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Bad Education
"Rarely is the question asked: Is our children learning?"

That, if you'll go back in time twelve years with me, comes from President Bush, and actually only ranks 3rd on this list of his top ten gaffes.

Anyways, according to former New York City schools Chancellor and current head of News Corp's education division Joel Klein, that question (or a grammatically correct variant of it) has not been asked enough in the current presidential race. In an op-ed published in the Washington Post, Klein pointed out that even though only one-quarter of US students perform on par with students in the world's top five school systems, this year's presidential debate has devoted only 1% of the time and questions on education.

Then again, at least we're not alone.

According to a recent story in the Global Post, Australia (generally considered among the stronger education systems in the world) has seen a recent decline in test scores and student performance. In math, for example, Australian students have fallen two to three years behind their peers in some parts of Asia.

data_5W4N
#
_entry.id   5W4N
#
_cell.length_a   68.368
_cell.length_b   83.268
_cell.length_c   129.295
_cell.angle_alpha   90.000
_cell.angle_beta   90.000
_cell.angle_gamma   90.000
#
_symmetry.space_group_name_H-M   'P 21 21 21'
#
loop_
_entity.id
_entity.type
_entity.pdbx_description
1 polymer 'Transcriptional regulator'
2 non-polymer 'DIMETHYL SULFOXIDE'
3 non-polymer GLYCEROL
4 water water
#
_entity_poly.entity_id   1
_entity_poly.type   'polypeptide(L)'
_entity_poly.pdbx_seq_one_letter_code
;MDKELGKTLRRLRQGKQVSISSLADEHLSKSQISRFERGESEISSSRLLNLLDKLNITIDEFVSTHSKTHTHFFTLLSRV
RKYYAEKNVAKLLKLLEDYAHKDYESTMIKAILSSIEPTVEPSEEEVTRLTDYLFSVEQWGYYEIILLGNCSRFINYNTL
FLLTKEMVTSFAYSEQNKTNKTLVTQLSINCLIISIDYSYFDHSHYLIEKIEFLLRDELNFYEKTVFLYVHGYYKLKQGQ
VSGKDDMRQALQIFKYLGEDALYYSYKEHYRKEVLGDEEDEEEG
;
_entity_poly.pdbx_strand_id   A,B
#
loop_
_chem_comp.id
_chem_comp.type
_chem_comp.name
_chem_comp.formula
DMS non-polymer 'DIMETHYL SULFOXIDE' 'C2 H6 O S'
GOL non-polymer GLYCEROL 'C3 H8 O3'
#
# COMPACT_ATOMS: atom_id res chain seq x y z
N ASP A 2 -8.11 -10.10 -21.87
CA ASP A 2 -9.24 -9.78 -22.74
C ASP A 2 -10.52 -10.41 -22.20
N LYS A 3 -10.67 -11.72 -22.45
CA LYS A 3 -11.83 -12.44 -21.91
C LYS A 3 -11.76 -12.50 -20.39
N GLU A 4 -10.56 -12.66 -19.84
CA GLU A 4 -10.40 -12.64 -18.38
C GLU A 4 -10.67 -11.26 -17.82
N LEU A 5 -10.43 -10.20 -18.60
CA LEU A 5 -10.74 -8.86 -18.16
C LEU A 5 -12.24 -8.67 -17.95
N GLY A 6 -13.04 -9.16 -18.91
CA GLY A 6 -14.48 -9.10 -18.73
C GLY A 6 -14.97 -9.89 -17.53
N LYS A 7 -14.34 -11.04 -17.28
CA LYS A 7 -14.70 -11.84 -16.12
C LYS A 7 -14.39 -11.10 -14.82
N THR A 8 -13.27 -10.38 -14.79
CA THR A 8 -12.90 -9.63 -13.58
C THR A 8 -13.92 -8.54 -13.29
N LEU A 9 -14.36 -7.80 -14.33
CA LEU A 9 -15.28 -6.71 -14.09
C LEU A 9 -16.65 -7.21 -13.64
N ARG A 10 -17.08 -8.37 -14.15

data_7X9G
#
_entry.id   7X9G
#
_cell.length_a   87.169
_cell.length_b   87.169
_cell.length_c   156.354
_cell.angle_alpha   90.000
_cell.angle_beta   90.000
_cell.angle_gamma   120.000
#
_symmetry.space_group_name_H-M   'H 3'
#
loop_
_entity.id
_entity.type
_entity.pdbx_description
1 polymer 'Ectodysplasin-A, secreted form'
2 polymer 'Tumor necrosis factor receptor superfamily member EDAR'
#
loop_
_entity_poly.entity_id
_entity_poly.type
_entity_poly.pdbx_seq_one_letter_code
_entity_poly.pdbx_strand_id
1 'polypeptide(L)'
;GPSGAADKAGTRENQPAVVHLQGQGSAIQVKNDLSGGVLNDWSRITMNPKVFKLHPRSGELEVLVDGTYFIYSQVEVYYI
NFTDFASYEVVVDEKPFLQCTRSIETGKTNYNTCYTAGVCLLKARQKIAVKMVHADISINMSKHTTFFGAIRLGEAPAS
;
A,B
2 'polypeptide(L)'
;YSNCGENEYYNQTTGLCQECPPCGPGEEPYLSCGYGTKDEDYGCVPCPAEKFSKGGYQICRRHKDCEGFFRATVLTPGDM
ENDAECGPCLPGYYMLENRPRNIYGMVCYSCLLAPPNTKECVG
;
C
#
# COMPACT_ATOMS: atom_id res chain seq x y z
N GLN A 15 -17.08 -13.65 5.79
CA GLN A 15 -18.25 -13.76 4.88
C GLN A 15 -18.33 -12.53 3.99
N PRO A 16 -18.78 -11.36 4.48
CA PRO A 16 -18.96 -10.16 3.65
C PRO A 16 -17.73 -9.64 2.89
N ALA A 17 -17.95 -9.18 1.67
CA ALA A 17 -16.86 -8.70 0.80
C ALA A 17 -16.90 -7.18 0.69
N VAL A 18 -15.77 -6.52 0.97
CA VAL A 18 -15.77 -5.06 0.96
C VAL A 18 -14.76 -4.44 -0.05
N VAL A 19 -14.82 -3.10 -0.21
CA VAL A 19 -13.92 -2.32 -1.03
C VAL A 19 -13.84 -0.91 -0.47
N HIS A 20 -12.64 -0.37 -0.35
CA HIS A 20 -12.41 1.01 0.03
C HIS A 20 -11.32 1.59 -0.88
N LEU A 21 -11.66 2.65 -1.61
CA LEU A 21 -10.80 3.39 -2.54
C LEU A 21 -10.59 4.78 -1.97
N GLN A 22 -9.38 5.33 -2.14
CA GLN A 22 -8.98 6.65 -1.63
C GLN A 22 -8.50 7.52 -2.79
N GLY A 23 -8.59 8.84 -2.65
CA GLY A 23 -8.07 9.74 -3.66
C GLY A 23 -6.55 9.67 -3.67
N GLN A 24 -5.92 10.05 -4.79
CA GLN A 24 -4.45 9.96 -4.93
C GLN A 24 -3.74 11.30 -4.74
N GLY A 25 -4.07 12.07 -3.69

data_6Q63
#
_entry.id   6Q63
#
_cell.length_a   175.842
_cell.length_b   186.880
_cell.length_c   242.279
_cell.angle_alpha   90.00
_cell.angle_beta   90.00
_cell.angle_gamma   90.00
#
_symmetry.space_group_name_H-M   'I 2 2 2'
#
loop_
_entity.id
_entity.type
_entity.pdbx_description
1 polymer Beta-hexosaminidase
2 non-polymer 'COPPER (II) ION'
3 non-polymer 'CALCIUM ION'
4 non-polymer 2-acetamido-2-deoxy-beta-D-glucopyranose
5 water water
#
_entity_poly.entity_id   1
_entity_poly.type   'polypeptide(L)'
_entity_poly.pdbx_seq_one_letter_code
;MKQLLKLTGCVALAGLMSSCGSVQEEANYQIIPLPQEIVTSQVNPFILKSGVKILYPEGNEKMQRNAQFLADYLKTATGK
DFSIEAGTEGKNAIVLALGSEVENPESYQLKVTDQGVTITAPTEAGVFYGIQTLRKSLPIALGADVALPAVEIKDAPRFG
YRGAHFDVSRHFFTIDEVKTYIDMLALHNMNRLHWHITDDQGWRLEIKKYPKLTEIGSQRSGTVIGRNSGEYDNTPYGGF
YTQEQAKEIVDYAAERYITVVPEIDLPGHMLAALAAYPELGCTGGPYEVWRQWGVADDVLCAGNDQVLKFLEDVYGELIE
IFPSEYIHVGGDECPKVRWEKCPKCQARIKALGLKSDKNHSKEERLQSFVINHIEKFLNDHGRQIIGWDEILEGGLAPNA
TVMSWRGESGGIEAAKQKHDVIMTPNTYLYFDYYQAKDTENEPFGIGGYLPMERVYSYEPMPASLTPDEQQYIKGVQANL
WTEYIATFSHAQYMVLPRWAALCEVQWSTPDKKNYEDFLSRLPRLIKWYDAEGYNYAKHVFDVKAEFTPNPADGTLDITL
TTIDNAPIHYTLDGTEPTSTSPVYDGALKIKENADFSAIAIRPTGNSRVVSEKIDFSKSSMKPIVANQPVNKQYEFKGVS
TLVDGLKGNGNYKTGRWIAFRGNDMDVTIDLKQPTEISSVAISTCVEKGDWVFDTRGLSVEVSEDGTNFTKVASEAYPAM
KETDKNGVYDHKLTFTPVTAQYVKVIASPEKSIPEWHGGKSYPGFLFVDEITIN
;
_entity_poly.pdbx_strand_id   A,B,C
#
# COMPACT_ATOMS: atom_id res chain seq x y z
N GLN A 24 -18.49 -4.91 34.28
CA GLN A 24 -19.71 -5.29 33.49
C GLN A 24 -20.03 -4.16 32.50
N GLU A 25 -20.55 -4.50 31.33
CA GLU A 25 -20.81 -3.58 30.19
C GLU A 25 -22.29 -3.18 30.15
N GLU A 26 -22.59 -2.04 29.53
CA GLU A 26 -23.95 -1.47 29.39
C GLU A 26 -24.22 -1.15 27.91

Worse yet is the anecdotal evidence of educational decline. A national survey of students in grades six and ten found that many had difficulty identifying food origins. For example, only 45% of sixth graders knew that bread, cheese, and bananas all come from farms.

40% of students in 10th grade believed that cotton was an animal. 27% of sixth graders thought that yogurt grew on trees. Over a quarter of the same group thought the same of scrambled eggs.

On the brighter side, an "overwhelming majority knew where potato chips and coffee came from."

Of course, it should be pointed out that not knowing where food comes from is at least as much a symptom of urbanization as poor education. Still, Australian education minister Peter Garrett has called on his country to provide the highest quality education for its children.

By the way, in recent years, Australia has ranked way ahead of the US in educational quality.

Meanwhile, national tests conducted last year found that US students know very little about this country's history. Here's an article with some of the questions American students got wrong.